‘C:\Program Files\Microsoft\Exchange Server\Vxx\scripts’

The name of that file is Move-TransportDatabase.ps1 and it
changes the location of the transport directories, moves the Queue Database and restarts the Transport service automatically. Here is an example of how the script is executed when running Exchange PowerShell with elevated privileges and wanting to move all the services to the E: Drive:

So, that’s how you get your transport directories configured to relieve “back pressure”. In my experience, somebody was doing a PST export of a mailbox to the local C: Drive instead of a specific drive volume that wouldn’t affect the OS, Exchange, and Transport. That’s for another time though! Happy Troubleshooting!

Reference: Exchange 2016 – Back Pressure
Reference: A Guide To Back Pressure.
Reference: Change Exchange Server 2013/2016 Mail Queue Database Location

PowerShell Script to log NETLOGON Events 5719 and 5783, then test the Secure Channel to verify connectivity

In my support role, we would get nightly alerts showing disconnection to the PDC from other DCs and Exchange Servers, giving the following events:

10/31/2018 23:20:28 5719
This computer was not able to set up a secure session with a domain controller in domain LDLNET due to the following:
The remote procedure call was cancelled.
This may lead to authentication problems. Make sure that this computer is connected to the network. If the problem persists, please contact your domain administrator.

If this computer is a domain controller for the specified domain, it sets up the secure session to the primary domain controller emulator in the specified domain. Otherwise, this computer sets up the
secure session to any domain controller in the specified domain.

10/31/2018 23:18:58 5783
The session setup to the Windows NT or Windows 2000 Domain Controller \\DC01.LDLNET.ORG for the domain LDLNET is not responsive. The current RPC call from Netlogon on \\DC03 to \\ has been cancelled.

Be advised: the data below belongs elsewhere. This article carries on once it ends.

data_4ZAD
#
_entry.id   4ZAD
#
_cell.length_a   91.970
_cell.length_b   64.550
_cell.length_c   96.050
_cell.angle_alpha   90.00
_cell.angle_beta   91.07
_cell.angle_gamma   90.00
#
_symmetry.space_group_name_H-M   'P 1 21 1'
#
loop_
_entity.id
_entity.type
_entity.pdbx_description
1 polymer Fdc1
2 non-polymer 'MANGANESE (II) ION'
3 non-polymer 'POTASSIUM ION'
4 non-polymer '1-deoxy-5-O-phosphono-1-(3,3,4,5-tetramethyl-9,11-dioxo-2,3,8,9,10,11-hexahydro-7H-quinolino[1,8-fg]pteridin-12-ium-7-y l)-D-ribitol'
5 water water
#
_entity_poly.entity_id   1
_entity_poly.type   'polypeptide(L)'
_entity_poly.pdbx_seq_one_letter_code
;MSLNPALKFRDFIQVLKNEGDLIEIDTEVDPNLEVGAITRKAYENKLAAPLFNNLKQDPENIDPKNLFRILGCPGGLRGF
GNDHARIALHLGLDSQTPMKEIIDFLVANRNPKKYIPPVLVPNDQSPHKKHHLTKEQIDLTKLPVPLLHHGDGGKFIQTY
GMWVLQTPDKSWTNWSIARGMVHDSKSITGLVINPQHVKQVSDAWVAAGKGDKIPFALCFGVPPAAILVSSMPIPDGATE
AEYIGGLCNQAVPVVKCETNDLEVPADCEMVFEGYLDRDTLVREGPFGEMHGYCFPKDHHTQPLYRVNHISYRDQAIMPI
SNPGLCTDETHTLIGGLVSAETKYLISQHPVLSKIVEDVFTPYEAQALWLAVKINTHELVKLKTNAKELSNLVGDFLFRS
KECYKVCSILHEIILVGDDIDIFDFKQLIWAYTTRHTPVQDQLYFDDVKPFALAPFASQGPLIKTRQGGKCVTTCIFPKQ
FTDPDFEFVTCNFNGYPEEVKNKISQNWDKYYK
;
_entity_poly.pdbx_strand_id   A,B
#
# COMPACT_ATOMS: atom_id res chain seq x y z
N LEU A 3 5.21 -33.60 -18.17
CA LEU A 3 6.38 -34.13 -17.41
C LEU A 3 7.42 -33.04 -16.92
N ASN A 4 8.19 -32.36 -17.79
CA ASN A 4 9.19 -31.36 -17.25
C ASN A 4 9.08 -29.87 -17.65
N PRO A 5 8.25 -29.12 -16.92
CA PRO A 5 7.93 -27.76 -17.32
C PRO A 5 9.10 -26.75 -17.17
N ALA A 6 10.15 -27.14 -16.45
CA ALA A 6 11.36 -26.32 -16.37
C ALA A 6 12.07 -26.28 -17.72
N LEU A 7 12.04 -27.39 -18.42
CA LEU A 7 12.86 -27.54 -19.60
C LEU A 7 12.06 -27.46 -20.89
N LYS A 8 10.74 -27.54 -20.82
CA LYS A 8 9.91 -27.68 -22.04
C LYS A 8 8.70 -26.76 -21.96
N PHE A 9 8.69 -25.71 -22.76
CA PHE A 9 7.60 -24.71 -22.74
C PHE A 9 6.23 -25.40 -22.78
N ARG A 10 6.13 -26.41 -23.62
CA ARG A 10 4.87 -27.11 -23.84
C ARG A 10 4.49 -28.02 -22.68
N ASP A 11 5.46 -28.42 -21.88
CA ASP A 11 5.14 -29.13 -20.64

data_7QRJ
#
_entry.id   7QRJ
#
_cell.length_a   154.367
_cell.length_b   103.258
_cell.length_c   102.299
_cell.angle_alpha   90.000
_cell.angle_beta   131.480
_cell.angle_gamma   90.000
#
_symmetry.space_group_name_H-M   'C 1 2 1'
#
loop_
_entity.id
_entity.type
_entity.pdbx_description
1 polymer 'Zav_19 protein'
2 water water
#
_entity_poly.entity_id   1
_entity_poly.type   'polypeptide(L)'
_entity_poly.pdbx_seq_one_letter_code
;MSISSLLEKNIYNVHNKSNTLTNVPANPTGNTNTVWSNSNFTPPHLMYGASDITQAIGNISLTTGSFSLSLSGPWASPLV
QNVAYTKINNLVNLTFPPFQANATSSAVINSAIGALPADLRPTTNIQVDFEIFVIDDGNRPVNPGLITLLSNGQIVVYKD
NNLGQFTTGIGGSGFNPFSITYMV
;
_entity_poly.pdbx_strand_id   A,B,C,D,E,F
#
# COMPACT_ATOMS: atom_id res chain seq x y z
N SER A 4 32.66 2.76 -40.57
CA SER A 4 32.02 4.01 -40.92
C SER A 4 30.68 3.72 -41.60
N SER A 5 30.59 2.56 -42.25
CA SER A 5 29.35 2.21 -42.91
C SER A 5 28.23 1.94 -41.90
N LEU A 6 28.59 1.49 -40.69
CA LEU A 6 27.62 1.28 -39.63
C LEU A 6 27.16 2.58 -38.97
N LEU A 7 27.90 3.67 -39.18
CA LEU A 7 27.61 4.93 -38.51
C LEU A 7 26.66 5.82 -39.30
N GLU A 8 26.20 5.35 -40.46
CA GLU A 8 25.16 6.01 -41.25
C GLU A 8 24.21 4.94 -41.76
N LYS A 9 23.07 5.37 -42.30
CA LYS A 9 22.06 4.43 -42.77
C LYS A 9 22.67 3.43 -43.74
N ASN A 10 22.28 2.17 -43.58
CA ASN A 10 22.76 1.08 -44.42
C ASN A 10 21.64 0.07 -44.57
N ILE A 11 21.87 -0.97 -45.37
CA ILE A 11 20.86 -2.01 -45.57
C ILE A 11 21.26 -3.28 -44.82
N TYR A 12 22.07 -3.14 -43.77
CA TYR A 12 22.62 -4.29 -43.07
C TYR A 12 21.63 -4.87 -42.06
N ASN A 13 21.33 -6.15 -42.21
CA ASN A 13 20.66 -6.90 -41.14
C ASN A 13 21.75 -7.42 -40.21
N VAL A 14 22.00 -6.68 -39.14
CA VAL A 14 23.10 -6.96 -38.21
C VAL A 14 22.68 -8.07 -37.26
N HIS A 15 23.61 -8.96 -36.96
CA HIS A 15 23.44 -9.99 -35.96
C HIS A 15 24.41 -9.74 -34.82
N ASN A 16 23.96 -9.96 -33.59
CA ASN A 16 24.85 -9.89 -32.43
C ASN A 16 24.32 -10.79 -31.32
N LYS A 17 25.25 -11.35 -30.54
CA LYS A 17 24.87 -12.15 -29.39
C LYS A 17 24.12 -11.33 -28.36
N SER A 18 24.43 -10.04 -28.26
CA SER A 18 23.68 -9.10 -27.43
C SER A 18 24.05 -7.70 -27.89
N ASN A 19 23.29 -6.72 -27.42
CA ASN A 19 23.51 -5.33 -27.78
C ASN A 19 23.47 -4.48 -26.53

In order to validate the secure channel, you normally run the nltest command (you can also run the Test-ComputerSecureChannel PowerShell cmdlet) to verify the connectivity to the PDC on the secure channel. The scenario is though that multiple DCs or Exchange servers are having multiple events at a similar time due to a network hiccup that brought the secure channel offline between the two Servers.

Our team at the time was getting a lot of alerts generated and it was taking an inordinate amount of time to validate and test. In an effort to provide an efficient solution for this issue, I compiled a PowerShell ps1 script to first validate the events posted in the past three hours, and then secondly, test all the DCs and Exchange Servers for the Secure Channel Connectivity:

NOTE: This script needs to be run on a server that has the Exchange and Active Directory RSAT tools for PowerShell.

I can’t really put out the output since it will have customer PII, but you will see where it will list the DC/Exchange Server Name, show the events, then run the test. You can then troubleshoot from there. Also, know that the secure channel test will FAIL when run on the PDC Emulator DC. The PDC Emulator cannot run a secure channel test on itself.

Please, if you have any questions or comments, please leave some feedback! Happy Troubleshooting!